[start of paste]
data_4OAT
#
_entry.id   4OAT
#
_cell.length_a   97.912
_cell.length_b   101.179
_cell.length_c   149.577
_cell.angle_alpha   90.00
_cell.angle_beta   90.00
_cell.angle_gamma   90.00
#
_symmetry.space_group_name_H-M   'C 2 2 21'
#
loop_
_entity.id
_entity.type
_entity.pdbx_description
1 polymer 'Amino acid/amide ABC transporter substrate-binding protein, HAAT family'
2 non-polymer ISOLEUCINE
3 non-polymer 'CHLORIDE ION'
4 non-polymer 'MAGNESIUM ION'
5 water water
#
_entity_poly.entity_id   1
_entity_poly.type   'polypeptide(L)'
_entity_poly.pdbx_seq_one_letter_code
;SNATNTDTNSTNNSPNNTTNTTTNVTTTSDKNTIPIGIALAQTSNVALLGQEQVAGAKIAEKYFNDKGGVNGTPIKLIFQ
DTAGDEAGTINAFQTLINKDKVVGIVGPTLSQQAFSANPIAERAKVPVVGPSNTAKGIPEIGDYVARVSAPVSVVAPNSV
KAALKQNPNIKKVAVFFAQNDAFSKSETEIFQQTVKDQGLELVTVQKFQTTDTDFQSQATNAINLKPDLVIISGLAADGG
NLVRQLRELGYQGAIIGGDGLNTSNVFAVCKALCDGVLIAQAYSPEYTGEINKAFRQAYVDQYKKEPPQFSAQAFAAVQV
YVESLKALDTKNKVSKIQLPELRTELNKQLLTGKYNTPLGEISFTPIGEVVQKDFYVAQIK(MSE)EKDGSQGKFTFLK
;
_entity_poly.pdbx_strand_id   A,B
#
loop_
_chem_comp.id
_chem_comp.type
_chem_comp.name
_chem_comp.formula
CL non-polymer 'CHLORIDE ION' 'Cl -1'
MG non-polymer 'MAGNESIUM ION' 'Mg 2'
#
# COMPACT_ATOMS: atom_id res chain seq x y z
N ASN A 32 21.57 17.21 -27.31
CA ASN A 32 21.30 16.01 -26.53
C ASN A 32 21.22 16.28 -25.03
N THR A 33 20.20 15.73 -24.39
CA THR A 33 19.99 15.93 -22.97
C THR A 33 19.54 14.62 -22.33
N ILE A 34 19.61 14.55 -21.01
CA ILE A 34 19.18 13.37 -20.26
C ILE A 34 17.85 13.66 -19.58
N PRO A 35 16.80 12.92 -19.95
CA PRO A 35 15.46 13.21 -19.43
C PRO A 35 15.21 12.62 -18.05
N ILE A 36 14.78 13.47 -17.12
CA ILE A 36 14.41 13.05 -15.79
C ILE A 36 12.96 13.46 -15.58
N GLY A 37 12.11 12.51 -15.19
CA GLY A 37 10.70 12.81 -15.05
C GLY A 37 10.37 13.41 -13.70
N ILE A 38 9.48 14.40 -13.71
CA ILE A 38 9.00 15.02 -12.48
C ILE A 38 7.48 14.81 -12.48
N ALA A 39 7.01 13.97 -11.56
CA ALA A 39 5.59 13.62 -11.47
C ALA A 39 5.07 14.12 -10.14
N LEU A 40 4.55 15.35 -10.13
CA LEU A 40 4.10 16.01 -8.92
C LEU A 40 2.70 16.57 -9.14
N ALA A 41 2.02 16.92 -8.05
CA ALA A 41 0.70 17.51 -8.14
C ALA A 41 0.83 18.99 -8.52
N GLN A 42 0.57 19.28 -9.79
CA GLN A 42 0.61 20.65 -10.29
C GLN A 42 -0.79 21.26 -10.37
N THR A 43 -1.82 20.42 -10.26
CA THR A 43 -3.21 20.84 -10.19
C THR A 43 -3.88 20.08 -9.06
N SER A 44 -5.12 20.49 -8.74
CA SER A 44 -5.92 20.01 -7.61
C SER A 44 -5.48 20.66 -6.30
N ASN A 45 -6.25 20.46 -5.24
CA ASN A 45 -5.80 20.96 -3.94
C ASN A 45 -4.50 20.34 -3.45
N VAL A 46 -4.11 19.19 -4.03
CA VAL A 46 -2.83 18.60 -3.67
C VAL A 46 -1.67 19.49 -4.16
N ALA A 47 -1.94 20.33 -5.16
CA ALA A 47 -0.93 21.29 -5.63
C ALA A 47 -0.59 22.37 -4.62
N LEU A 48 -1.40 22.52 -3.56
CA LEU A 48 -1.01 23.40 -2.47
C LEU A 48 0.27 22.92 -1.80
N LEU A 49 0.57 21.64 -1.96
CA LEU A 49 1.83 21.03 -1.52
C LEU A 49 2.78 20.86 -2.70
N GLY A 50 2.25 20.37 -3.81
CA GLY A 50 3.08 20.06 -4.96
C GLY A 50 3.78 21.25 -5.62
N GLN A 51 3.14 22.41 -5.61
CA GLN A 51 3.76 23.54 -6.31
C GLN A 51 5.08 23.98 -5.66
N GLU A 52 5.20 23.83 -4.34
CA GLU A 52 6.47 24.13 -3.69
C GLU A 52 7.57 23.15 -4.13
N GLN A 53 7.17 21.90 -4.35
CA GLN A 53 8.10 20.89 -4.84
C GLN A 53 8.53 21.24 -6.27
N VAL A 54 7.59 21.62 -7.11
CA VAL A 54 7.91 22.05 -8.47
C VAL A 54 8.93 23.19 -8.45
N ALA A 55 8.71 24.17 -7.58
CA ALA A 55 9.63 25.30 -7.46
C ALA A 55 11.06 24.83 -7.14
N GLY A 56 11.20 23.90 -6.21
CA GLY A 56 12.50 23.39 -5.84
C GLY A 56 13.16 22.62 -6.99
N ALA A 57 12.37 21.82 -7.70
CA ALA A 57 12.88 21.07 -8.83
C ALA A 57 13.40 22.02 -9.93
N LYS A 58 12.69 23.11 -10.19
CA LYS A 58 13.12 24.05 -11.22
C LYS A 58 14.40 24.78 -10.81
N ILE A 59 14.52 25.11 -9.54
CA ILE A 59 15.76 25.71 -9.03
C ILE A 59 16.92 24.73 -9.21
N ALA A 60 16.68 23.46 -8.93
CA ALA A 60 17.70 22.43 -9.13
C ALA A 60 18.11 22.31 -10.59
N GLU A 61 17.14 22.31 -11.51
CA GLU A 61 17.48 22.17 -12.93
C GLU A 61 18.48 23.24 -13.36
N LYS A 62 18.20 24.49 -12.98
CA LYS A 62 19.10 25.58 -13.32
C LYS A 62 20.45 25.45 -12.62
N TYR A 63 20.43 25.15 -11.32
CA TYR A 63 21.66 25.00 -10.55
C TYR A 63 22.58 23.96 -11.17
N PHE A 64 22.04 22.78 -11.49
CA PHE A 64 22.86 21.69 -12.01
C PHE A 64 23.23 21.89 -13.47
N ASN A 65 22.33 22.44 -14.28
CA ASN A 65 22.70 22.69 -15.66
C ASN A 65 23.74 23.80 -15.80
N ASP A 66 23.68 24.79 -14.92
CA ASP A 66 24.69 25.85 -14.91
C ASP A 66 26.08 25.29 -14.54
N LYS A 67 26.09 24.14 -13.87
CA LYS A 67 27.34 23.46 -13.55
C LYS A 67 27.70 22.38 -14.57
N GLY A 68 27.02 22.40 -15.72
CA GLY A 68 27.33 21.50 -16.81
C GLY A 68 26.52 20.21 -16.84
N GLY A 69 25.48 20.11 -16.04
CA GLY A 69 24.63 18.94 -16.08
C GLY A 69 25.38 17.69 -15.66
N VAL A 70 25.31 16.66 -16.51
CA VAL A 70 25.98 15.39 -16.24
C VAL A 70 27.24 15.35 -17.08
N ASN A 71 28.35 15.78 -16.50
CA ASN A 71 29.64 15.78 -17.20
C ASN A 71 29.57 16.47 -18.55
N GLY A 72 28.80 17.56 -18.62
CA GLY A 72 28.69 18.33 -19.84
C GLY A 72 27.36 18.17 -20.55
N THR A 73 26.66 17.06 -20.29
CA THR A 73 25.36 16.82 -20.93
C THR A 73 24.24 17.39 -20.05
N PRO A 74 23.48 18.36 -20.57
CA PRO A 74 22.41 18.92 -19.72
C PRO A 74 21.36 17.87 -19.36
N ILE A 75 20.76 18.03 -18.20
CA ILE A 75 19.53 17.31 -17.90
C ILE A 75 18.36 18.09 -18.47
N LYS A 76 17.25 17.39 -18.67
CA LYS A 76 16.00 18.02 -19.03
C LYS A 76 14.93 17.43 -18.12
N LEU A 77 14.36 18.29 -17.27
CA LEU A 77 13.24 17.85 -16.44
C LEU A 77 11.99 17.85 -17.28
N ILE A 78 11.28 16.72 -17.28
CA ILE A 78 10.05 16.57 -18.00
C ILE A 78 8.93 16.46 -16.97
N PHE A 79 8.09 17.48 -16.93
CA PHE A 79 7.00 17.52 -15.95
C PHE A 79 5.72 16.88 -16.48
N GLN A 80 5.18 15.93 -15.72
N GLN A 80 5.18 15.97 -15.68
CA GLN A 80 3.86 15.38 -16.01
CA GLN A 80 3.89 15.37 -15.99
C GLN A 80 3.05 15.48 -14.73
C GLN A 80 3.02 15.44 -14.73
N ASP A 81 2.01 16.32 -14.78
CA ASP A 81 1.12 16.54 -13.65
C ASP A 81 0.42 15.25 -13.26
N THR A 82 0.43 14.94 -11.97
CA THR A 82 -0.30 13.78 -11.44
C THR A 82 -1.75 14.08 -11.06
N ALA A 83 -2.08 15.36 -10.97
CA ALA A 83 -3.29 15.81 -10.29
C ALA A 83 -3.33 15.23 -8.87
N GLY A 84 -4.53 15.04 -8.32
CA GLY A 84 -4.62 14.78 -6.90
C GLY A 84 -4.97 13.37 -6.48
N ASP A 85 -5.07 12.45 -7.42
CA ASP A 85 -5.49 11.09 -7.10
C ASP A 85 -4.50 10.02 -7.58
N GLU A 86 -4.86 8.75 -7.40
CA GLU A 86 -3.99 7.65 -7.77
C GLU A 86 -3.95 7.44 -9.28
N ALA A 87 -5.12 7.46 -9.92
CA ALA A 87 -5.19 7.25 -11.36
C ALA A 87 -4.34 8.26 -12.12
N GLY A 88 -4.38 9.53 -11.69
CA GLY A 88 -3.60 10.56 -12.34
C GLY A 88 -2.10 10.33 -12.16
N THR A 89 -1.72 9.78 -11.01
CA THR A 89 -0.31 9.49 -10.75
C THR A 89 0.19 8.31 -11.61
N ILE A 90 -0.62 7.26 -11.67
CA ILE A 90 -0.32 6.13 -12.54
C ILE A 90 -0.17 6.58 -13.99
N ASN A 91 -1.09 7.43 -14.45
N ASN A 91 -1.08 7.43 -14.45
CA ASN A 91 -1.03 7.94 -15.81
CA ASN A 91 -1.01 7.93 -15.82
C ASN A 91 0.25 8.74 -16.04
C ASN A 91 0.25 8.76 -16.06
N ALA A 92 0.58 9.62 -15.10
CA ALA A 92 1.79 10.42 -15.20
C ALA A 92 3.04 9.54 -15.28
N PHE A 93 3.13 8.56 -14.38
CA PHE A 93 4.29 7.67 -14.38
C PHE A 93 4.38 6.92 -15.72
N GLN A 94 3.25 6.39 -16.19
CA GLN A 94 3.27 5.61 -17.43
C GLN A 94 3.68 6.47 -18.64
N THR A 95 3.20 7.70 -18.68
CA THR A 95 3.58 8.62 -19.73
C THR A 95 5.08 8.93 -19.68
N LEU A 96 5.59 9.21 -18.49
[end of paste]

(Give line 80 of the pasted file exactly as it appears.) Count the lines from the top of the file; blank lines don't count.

N SER A 44 -5.12 20.49 -8.74